Carrie, for her part, describes her family relationships, including that with brother Todd, as “a shared history of weirdness.” The documentary reminds us that Carrie’s father Eddie Fisher had more consecutive hits as a singer than the Beatles and Elvis combined, with 65,000 fan clubs clamoring for him at the height of his fame (which ended abruptly in 1960). Carrie obviously has a great deal of affection for her famous mother, saying, “My mom is Christmas. She’s something special.” But she seems equally loving towards her dying father in the scenes from “Wishful Drinking.”
One of the saddest sagas, which I saw documented in a SXSW documentary “The Slippers” by Morgan White, detailed the selling off of movie memorabilia that Reynolds tried, for years, to make into a museum. Son Todd says, “We struggled for years to make this museum. The truth is, we had borrowed money to buy this stuff. We had debt and no museum. We were done.”
Three auctions were held. The second auction brought in $27 million. $6.2 million was paid for Marilyn Monroe’s iconic white subway dress from “The Seven Year Itch.” When I asked Director Fisher Stevens if it was his impression that the auction was held because the family needed the money, he agreed that that was the case. He also said that when he approached Debbie about making this documentary about her life, she asked, “What are my lines? Do you have a script?”Fisher commented that there is “a lot of down time in documentaries” and that “these things take a long time and they don’t make a lot” so he keeps several projects going at once. One upcoming project that he mentioned prominently is a Leonardo DeCaprio film about climate change entitled “Before the Flood” being shot for National Geographic.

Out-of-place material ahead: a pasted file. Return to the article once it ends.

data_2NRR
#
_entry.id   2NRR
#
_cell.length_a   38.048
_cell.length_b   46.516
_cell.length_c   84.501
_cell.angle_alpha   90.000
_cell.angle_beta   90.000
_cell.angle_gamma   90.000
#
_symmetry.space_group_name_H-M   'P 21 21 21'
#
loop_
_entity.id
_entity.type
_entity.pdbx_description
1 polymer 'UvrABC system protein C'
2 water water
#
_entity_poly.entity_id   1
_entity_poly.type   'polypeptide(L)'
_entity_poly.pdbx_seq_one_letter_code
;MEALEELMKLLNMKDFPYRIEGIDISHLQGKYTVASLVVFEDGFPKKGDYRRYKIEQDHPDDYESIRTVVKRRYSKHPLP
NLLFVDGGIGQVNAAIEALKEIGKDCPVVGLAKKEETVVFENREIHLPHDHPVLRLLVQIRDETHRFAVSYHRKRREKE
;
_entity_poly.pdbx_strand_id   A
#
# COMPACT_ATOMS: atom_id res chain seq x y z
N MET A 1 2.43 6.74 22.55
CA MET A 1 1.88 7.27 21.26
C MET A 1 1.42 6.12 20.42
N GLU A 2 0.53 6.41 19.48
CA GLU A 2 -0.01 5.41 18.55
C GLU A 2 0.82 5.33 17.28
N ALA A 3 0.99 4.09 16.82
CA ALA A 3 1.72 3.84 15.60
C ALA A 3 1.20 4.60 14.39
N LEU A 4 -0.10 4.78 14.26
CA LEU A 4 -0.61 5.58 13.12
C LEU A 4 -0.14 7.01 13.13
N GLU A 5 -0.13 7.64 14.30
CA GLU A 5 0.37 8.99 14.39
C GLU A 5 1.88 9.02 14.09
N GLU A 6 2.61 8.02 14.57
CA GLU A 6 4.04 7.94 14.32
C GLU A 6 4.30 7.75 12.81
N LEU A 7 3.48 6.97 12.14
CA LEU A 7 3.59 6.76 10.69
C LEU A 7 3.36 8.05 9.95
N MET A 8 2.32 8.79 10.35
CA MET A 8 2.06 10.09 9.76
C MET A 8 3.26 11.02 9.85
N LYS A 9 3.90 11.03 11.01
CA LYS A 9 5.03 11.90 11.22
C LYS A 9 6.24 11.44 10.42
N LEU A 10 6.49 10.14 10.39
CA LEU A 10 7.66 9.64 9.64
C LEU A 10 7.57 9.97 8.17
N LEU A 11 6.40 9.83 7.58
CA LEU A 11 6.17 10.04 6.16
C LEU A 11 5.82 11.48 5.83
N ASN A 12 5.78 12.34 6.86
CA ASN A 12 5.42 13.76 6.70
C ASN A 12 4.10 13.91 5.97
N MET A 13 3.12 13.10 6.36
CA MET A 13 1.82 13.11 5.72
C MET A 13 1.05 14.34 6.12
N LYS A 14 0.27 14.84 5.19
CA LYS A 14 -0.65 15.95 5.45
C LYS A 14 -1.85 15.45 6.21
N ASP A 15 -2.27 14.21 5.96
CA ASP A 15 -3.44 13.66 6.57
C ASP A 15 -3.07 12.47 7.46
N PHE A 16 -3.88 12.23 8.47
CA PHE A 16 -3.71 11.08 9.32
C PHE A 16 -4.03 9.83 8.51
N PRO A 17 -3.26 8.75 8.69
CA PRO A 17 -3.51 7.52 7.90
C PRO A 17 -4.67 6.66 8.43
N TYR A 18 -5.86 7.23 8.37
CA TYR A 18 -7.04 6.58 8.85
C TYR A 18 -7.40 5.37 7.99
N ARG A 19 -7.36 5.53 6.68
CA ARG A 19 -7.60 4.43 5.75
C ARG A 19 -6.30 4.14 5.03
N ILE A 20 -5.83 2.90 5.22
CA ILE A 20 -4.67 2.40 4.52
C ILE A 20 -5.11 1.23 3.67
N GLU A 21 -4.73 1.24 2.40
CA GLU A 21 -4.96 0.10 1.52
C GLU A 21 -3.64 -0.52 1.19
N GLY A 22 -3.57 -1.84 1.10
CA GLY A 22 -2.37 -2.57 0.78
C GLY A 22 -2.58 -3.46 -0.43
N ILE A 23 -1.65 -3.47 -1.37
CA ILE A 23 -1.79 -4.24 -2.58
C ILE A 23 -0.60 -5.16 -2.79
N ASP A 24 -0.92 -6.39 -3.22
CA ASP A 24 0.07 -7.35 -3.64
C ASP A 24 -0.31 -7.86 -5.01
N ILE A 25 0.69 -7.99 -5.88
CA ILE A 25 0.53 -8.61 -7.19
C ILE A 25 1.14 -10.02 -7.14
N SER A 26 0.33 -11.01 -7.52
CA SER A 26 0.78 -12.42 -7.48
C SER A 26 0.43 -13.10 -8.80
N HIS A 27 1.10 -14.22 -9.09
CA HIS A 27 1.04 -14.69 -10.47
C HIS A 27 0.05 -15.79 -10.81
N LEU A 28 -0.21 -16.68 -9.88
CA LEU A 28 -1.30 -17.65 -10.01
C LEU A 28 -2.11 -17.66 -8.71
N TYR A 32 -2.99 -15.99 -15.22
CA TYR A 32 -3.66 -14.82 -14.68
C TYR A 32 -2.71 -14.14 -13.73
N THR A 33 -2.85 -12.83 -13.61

The Debbie Reynolds/Carrie Fisher documentary, which is a poignant bittersweet look at an iconic movie star, her family, her life, and her equally famous daughter is scheduled to be released by HBO in March. It is very funny in a bitter-sweet fashion. It must have been a massive undertaking, as Stevens described sifting through 10,000 hours of archival footage to make the film. He gave much credit to his wife and partner, Alexis Bloom (who was at home caring for their sick three-year-old this night.)
Debbie, he said, “really, really liked the film” but Carrie was not as enthused about an earlier version when it was screened for her and some changes were made.
The ending is built around Debbie’s appearance in 2014 to receive a SAG (Screen Actors’ Guild) award, following which Debbie said, “I can’t be funny about tonight, because it’s too special. You don’t get a chance to have a moment like this very often.” Reynolds was also awarded the Jean Hersholt Humanitarian Award at the 2015 Academy Awards.
One parting thought from the woman who called Debbie Reynolds Mom: “What would be so cool would be to get to the end of my personality and just lay in the sun.”
A must-see documentary for anyone who remember either of these two unique and remarkable women.